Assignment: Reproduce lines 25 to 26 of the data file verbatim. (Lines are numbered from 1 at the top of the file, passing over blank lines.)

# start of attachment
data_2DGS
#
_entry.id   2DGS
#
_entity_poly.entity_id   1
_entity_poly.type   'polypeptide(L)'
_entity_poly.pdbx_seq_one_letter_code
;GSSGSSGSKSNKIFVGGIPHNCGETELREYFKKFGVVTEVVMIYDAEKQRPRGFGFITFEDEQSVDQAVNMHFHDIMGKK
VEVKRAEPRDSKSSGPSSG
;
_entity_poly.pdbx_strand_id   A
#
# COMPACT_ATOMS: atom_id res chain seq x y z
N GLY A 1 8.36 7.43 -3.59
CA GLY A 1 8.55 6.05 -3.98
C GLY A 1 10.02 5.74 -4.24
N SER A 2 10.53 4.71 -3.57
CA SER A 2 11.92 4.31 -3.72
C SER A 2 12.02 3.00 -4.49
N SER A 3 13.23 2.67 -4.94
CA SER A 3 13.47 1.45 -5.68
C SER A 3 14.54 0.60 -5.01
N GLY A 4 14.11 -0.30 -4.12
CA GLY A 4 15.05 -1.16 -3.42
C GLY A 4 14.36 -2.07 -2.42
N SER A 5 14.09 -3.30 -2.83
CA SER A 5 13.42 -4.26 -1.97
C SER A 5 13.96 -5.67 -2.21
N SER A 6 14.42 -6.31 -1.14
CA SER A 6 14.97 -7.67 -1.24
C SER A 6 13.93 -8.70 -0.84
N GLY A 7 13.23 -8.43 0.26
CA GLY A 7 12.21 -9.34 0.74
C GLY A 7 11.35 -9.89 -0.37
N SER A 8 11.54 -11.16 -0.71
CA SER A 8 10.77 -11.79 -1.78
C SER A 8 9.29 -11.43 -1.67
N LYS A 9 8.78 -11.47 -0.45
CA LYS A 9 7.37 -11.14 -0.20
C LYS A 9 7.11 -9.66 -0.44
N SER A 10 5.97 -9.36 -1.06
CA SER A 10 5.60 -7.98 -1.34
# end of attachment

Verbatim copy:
C GLY A 4 14.36 -2.07 -2.42
N SER A 5 14.09 -3.30 -2.83